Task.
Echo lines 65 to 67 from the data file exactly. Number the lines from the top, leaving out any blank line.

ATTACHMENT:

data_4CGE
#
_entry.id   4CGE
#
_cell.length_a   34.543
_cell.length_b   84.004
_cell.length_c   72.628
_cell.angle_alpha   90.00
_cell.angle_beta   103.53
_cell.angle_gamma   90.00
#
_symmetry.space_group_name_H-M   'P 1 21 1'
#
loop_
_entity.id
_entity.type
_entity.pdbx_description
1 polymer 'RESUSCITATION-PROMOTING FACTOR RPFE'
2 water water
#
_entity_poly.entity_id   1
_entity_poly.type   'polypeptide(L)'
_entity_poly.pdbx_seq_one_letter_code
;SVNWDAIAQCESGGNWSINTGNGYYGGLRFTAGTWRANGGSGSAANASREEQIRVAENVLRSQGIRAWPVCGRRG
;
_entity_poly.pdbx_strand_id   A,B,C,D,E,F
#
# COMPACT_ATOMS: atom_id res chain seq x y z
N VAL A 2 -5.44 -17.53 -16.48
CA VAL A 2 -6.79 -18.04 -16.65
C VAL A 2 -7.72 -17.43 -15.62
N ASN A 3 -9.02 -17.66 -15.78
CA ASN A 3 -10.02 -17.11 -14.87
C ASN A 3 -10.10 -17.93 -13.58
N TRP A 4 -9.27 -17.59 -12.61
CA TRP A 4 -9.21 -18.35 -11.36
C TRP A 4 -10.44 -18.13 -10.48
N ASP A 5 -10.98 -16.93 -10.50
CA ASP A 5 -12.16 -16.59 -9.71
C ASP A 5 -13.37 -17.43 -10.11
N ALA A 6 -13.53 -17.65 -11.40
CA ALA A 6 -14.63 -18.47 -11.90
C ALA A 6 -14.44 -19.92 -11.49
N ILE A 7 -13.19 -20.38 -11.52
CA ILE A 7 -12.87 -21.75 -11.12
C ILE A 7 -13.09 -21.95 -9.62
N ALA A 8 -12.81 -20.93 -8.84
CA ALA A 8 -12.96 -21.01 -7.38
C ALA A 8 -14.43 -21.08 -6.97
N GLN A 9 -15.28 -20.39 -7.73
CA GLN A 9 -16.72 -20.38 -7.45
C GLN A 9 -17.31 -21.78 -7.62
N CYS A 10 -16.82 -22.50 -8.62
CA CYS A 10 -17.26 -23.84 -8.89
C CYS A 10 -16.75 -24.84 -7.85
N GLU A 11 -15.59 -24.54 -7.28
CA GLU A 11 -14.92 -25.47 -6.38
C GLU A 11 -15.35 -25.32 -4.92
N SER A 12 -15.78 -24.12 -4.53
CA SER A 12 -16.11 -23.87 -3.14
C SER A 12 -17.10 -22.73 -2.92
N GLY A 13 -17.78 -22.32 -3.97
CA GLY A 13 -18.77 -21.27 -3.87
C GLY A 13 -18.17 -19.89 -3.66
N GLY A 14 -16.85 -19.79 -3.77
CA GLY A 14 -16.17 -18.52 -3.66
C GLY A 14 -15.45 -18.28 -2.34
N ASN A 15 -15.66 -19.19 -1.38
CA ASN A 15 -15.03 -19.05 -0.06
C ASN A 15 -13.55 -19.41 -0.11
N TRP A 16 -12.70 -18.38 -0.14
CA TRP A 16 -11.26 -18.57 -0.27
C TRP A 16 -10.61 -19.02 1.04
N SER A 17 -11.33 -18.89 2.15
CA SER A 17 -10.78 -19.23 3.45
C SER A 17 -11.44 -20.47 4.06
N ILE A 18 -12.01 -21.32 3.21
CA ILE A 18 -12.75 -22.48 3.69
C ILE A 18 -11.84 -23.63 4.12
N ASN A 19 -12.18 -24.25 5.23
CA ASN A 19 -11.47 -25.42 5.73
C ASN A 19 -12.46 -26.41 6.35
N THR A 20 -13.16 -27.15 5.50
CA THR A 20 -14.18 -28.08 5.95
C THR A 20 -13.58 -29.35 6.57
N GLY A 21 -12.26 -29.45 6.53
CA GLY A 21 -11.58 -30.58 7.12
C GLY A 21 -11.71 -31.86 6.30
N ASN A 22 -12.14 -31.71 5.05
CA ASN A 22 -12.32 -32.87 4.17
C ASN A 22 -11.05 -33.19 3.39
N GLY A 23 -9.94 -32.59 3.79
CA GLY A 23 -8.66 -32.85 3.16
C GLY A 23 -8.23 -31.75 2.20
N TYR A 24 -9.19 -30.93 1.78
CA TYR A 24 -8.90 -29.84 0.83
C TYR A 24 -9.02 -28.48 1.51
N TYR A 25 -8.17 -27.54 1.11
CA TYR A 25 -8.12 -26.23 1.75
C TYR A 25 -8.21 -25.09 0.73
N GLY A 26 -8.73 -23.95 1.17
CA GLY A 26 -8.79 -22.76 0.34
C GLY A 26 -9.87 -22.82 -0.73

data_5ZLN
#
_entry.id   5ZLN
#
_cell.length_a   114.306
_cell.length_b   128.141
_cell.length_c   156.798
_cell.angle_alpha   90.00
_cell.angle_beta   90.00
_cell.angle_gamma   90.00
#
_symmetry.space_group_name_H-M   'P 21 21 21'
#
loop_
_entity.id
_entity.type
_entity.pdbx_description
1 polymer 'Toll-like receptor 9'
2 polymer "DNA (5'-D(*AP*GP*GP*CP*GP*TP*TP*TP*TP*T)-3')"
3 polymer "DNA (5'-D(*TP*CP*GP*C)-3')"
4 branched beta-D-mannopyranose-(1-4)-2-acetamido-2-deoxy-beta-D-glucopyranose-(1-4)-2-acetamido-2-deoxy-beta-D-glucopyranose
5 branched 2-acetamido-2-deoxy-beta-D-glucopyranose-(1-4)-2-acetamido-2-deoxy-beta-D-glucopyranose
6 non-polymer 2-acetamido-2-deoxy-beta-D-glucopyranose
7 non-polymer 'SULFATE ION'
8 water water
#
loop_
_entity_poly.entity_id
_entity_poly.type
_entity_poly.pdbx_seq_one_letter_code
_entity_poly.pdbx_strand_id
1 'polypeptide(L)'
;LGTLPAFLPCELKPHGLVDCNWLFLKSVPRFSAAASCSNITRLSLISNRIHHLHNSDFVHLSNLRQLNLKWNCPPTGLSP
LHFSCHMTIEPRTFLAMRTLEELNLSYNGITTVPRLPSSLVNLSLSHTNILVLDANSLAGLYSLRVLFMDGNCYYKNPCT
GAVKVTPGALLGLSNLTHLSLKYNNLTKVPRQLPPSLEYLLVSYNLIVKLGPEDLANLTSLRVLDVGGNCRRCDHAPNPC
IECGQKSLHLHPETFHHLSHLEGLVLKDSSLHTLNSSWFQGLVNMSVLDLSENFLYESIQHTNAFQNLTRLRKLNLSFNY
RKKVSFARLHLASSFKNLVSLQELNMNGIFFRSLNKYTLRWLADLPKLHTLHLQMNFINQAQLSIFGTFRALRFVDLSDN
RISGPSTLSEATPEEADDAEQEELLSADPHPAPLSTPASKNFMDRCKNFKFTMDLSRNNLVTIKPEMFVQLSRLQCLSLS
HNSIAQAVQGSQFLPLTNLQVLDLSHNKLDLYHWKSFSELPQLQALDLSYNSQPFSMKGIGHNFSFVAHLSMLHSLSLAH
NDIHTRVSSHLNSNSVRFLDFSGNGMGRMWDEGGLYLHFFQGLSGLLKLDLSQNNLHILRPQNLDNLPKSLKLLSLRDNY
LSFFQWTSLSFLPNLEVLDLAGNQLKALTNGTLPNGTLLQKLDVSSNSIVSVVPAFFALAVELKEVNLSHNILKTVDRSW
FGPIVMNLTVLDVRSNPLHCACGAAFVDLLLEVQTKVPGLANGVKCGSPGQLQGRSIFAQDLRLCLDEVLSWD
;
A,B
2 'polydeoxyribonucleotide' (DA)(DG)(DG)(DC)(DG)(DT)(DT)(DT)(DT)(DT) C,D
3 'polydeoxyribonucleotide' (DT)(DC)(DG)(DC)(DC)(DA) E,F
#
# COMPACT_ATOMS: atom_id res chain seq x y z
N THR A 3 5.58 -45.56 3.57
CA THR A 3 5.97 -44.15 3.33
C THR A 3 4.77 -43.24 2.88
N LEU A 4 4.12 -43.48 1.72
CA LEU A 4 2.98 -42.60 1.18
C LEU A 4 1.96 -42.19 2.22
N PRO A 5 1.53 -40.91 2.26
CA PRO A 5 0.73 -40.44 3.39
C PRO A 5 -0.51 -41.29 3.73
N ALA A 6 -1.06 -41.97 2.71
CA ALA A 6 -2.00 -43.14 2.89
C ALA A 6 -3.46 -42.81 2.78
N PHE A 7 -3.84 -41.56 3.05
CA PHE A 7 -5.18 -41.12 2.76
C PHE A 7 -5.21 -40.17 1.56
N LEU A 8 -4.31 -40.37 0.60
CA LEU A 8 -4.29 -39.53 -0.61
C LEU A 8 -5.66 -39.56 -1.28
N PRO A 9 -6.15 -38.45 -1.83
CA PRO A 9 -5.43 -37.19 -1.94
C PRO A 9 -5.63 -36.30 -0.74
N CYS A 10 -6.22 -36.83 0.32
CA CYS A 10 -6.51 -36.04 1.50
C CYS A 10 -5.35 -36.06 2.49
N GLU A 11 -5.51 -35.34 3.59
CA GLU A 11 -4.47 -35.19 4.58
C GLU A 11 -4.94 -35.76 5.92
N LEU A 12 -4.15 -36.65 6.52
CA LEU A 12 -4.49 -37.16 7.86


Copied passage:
N GLY A 14 -16.85 -19.79 -3.77
CA GLY A 14 -16.17 -18.52 -3.66
C GLY A 14 -15.45 -18.28 -2.34